And they sing along. Dawn reaches for the man’s hand, bending one knee to the dirty floor. Above and beyond, that’s why Dawn is the number-one requested dancer at Party-On, Inc. But her eyes are level with the man’s thigh and his leg twitches so briskly he could accidentally kick her.

“Happy birthday dear…” Blanking on his name, she springs up with a spin that makes her dizzy.

“Wally!” Crystal shouts behind her.

And they all finish together, “Happy birthday to you!”

“What does Wally want for his birthday?” cries Crystal.

“Give him what he wants!” The crowd yells. His co-workers bang soup cans together. “Wally! Wally!”

Sitting on laps is part of the act. Most often they’re harmless old men who try to touch her. Sometimes they’re aggressive young men who grab her like they’re desperate. This one mutters under his breath, sounds like a chant or a prayer. Taking no chances, Dawn thrusts out her bottom without making contact. I am strong and powerful. Her thighs quiver.

He raises his voice. “Fuck you, ugly cunt.”

Stunned silence inflates around her. Dawn can’t breathe. Her throat locks shut. All the good becomes ephemeral when weighed against the bad.

She woke alone, her chest swathed in bandages with tubes on either side of her torso, emptying mucousy liquid into clear plastic spheres. She was alone because she’d kept it secret. She would simply reappear in her life a few cup sizes larger. She hadn’t anticipated the desolation and the pain, the follow-up visits, the strange rippling texture, the scars.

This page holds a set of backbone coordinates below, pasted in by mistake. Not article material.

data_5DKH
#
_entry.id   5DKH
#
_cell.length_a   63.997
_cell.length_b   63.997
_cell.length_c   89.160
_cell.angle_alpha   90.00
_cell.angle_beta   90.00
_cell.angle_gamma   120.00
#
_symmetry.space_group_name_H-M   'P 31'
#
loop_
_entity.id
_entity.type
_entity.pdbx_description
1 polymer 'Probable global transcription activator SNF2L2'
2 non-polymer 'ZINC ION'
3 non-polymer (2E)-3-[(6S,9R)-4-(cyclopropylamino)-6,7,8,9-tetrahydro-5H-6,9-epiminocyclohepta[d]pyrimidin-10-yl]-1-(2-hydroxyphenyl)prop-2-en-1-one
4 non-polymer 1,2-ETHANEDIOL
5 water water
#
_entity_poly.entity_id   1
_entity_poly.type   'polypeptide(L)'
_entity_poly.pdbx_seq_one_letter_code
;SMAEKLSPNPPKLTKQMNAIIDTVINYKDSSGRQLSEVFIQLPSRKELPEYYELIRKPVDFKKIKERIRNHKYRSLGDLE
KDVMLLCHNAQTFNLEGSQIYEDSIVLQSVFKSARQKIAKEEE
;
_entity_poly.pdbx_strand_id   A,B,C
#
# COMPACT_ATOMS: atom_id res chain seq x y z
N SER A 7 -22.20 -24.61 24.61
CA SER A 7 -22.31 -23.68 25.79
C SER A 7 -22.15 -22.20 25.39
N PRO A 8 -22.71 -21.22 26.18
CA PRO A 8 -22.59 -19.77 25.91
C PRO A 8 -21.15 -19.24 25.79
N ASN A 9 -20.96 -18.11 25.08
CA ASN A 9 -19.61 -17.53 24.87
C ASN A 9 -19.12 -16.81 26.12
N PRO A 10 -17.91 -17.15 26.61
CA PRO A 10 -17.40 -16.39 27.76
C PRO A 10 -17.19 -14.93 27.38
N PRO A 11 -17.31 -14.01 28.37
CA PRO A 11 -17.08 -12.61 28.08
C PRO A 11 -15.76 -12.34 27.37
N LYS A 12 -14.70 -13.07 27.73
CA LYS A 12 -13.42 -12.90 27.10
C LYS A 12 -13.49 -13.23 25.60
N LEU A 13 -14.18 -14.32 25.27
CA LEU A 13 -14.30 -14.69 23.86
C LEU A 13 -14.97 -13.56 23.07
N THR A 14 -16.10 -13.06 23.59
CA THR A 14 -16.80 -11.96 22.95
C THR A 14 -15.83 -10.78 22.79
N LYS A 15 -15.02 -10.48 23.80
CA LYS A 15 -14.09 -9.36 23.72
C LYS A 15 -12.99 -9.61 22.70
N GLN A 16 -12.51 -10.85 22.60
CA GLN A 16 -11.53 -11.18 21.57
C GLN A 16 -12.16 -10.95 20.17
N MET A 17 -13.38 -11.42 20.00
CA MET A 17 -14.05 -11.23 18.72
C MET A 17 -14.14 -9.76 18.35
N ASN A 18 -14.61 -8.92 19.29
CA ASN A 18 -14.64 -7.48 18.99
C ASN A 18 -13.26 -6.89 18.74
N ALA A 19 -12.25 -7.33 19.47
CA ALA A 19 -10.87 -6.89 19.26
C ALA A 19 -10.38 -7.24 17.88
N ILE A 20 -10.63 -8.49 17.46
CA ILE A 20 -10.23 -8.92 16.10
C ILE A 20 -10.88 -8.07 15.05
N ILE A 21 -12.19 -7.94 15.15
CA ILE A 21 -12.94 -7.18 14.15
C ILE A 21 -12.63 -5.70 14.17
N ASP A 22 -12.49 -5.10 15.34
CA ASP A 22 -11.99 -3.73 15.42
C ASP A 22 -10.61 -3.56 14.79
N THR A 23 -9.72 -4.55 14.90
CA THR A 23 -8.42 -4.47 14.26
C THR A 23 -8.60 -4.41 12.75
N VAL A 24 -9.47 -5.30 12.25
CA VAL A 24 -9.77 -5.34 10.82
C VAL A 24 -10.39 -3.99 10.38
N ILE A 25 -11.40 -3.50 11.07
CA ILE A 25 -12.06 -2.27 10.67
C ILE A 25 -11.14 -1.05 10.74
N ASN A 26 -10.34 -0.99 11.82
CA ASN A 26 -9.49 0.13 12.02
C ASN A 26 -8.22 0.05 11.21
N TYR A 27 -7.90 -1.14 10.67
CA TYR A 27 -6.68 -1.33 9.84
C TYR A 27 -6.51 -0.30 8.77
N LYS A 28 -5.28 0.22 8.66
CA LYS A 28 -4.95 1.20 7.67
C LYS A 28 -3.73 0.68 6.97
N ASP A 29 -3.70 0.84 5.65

Then what happened? Her interviewer asks breathlessly. The studio audience strains like a tensile animal. They want triumph. They want human connection.

But the golden illusion of happiness lies at one end of the spectrum, the grim, dull reality behind the stripped-away curtain at the other. No audition callbacks. No further meeting with the agent. Worse, Dawn discovered a black lacy bra under the bed she shared with Tom, a bra much wider in the ribs than any of hers, never mind the cup size. It’s yours! Tom argued. Your old bra for your old boobs! You just don’t remember! People treat her like she’s stupid.